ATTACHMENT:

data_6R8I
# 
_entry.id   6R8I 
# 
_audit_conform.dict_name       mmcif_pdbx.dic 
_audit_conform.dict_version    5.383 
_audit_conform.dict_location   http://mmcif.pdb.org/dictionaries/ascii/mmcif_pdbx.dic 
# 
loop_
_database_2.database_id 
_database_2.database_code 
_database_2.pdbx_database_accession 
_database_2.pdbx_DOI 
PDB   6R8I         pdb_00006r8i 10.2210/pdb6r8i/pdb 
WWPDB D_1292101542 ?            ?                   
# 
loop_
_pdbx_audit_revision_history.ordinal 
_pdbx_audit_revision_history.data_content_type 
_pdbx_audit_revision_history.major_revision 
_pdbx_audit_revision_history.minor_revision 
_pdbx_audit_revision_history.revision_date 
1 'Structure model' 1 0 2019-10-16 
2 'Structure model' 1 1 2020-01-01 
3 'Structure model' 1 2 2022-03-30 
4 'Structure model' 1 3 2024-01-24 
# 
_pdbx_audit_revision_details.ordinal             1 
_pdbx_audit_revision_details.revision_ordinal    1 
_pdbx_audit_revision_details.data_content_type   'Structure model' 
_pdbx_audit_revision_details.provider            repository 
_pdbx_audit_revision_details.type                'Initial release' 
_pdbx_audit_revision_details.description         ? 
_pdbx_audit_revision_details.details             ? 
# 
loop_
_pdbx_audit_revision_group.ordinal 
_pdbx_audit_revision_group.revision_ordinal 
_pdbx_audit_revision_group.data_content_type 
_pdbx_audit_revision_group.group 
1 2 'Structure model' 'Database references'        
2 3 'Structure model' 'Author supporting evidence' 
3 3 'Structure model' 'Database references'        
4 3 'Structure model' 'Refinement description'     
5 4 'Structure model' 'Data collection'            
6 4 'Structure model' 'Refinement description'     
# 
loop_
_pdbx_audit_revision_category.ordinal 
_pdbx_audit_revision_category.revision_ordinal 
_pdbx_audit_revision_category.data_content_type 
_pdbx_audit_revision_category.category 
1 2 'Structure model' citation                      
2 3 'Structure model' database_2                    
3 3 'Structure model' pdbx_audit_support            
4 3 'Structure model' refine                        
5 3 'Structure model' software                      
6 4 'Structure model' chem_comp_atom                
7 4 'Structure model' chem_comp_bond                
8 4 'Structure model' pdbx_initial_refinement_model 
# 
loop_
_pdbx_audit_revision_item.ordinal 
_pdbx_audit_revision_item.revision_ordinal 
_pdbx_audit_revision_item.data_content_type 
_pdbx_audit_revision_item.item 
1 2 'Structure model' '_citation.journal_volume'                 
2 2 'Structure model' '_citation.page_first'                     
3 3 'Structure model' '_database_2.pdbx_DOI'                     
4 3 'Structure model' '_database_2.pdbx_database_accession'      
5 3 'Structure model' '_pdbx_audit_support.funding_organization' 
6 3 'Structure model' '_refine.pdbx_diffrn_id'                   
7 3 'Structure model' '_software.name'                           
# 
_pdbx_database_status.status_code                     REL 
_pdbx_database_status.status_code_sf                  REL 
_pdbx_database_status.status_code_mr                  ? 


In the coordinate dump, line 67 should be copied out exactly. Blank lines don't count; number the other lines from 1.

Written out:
1 2 'Structure model' '_citation.journal_volume'                 